Tuesday, September 13, 2016


TOGETHER IN ELECTRIC DREAMS. The Mabalacat Hydro-Electric Plant in Sitio Bana, Dolores Mabalacat, harnessed the power of Mascup River to generate electricity. It was founded by former municipal presidente, Marcelo Tiglao. Late 1920s. Picture courtesy of Lord Francis Musni.

On the way to my elementary school, I would pass by a white building which,  I was told was where our town electricity and ice came from. Every day, “Mabalacat Hydro-Electric Plant” would sound off its siren to mark the start, the middle, and end of day, scheduling our lives, signaling us Mabalaqueños when to go to work, take a lunch break and when to go home.

Such was the power of that hydro-electric plant, and that power would become more apparent when I got home. Even if we had only about 5 kinds of appliances that used electricity—a 10 year-old black and white TV, a 2nd hand ref, a jetmatic water pump, 3 stand fans and my father’s Victrola radio phono—we used them a lot, day in and day out. At a flick of a switch, we could turn day into night, be refreshed, amused by comedy shows, and entertained by music and news.

It’s hard to believe that generations long before us have lived without the convenience of electricity and have survived. I often wonder what that “aha” moment felt, when electricity finally came to light up their world, literally.

 It was the capital city of Manila that first saw electric light in 1878, when Ateneo student Anacleto del Rosario paraded an electric lamp during the inauguration of the Carriedo waterworks. In 1890, Thomas Houston Electric Co. installed Manila’s first electric street lights in Escolta. It was in 1892 that the very first electric company—La Electricista—was set up along Calle San Sebastian (now Hidalgo St.) and started providing electricity three years later. Meralco (Manila Electric Railroad and Light Company) would follow in 1903.

Despite its proximity to Manila, it would take two decades before Pampanga could have its own power plants that could generate electricity from such sources as coal, natural gas, oil and later, renewable energy.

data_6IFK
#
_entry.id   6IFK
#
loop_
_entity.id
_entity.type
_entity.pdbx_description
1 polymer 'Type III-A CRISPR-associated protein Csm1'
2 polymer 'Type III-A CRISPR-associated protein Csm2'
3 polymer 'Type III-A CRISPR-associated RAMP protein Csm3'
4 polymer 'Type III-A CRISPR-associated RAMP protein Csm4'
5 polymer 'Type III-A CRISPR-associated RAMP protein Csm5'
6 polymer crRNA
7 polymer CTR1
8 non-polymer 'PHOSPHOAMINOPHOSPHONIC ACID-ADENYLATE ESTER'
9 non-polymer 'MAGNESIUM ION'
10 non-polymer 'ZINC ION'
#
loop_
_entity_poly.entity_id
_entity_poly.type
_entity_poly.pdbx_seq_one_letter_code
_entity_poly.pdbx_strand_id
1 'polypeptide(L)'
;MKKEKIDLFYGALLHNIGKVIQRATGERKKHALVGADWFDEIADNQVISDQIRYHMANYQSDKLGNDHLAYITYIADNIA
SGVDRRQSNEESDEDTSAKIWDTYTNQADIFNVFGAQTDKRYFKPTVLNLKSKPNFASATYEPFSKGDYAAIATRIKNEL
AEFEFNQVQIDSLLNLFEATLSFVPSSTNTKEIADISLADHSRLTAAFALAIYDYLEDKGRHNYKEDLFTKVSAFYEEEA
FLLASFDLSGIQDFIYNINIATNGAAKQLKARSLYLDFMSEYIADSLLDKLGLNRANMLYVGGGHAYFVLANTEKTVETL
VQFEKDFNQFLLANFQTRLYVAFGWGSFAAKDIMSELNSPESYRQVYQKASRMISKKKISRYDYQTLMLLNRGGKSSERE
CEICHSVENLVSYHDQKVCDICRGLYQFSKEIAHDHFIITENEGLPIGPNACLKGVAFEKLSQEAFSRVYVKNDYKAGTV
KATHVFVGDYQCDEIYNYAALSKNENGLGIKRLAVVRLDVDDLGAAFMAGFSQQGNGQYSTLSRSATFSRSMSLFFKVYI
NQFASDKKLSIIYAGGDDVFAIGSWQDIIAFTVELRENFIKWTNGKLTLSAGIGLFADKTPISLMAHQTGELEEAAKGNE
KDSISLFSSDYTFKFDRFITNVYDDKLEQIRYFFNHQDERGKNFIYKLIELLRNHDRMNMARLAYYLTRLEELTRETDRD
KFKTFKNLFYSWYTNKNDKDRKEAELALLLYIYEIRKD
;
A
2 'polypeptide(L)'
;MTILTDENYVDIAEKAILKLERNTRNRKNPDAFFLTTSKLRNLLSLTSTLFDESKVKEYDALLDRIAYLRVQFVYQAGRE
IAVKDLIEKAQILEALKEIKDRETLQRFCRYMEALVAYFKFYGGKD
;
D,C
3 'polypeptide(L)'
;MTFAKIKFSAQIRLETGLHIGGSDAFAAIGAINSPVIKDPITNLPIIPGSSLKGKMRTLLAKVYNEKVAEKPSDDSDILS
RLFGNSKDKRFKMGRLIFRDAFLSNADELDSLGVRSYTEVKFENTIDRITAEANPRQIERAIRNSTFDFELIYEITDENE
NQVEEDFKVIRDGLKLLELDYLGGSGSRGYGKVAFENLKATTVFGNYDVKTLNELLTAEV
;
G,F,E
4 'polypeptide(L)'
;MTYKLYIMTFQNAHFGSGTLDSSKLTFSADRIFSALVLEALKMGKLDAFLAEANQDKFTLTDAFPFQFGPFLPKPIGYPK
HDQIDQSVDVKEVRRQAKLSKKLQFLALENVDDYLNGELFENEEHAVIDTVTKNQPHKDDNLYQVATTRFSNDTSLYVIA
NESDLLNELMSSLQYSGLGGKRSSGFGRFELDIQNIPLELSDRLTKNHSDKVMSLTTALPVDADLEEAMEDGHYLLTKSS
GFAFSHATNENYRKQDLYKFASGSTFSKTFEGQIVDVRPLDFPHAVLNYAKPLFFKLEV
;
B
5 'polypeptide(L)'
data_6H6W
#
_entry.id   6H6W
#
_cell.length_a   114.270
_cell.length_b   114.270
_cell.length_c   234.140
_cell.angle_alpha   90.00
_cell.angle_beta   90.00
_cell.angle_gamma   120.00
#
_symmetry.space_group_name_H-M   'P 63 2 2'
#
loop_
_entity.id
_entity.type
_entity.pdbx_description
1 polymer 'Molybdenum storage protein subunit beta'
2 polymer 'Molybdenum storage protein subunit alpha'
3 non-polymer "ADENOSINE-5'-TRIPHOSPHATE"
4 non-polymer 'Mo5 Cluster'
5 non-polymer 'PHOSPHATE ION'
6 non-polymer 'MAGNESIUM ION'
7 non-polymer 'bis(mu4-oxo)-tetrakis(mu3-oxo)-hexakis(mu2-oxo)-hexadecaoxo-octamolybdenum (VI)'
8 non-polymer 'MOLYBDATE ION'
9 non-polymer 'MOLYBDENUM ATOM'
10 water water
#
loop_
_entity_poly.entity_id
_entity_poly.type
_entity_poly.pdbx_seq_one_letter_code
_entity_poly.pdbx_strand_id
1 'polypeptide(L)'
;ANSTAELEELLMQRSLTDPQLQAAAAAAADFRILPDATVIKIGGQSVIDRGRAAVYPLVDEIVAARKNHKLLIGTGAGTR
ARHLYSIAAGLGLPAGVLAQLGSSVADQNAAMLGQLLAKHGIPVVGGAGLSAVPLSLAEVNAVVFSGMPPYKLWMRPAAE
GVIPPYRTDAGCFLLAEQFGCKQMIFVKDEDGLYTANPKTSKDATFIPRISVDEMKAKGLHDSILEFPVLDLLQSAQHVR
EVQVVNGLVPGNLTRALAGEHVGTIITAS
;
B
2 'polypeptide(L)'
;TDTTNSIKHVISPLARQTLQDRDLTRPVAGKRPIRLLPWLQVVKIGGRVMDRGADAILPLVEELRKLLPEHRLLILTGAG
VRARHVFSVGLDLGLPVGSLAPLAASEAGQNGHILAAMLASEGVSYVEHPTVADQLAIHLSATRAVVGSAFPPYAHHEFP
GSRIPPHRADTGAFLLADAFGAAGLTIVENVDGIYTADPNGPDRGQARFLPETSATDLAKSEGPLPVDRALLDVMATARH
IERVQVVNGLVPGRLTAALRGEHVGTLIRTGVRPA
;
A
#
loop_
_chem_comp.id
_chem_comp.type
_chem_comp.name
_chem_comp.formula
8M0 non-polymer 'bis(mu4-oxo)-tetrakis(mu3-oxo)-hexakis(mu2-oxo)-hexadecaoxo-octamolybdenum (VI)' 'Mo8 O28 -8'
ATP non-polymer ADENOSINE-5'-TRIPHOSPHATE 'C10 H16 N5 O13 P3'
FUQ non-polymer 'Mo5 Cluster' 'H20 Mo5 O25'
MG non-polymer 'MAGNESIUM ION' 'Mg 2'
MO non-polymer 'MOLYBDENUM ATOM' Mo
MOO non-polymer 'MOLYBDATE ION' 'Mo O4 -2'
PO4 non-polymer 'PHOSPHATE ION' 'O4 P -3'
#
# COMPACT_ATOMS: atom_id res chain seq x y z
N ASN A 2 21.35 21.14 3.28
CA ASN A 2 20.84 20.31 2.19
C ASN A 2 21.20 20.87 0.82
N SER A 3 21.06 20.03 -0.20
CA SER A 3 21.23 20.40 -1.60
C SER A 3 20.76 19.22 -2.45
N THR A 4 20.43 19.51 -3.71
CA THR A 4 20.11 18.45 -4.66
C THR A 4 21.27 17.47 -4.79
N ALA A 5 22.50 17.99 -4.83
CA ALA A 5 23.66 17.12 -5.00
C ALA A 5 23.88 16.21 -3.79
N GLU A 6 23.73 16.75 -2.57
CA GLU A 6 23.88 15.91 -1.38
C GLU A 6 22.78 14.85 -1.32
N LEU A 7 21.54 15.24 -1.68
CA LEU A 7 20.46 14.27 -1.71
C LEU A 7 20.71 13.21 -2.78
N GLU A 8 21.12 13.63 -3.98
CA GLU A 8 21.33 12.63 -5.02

On 10 July 1923, enterprising couple Don Juan and Dña. Nena Nepomuceno opened their Angeles Light and Power Plant, a year after their ice plant venture. It cost Php 72,000 to put up, a big amount at that time, but the couple carried on with their ambitious project. It is said that when the plant engineer turned the switch on, the city was flooded with bright lights that was met with great rejoicing. The roosters crowed and the church bells pealed as children came out to play in the streets.

The plant survived the trying wartime years when electricity had to be rationed off, as well as a fire which decimated the offices in 1945 and of course, the eruption of Pinatubo in 1991. Now known as Angeles Electric Corporation after its incorporation in 1959, it is the third largest electric company in Luzon. Some portions of Mabalacat, Bacolor, and Porac are supplied by AEC.

Not long after, the San Fernando Light and Power Company was established in 1927. It partnered with AboitizPower in 2009 enabling it to supply renewable energy to its residential, commercial and industrial customers. Aside from providing services to the city of San Fernando, SFELAPCO has consumers in Floridablanca, Bacolor, Guagua, Lubao and Sto. Tomas.

Mabalacat used to have its own electric plant owned by the Tiglaos that used the run-of-the-river hydroelectric technology to generate power. In this case, the source of water flow is Mascup River which the Tiglao family owns, located in sitio Bana, Dolores. Incidentally, the family also owned a popular river resort there. Later, it was known as “Hijos de Marcelo.Tiglao Hydro-electric Plant” and it continued to operate until the Pinatubo volcanic eruption buried the river completely in 1991. In 2006, a coal-powered plant was put up in the same town, known as the APEC (Asia-Pacific Energy Corp.) Station.

Today, most of Pampanga’s electric power is distributed to towns through the Pampanga Electric Cooperative distribution centers (PELCO I, II, III).

 Technology has grown by leaps and bound in ways that we can imagine, giving us countless gadgets and gizmos like microwave ovens, computers, tablets, cellphones, electric ranges and cars, electric this-and-that. It is almost impossible now to live unplugged. Only brownouts and long power outages serve to remind us that people once lived without or had limited access to electricity. Just like in the old days, we take out our candles, draw water from hand pumps, and tune in to Ingkung’s scratchy-sounding battery-run transistor radio to find out when power will be restored!

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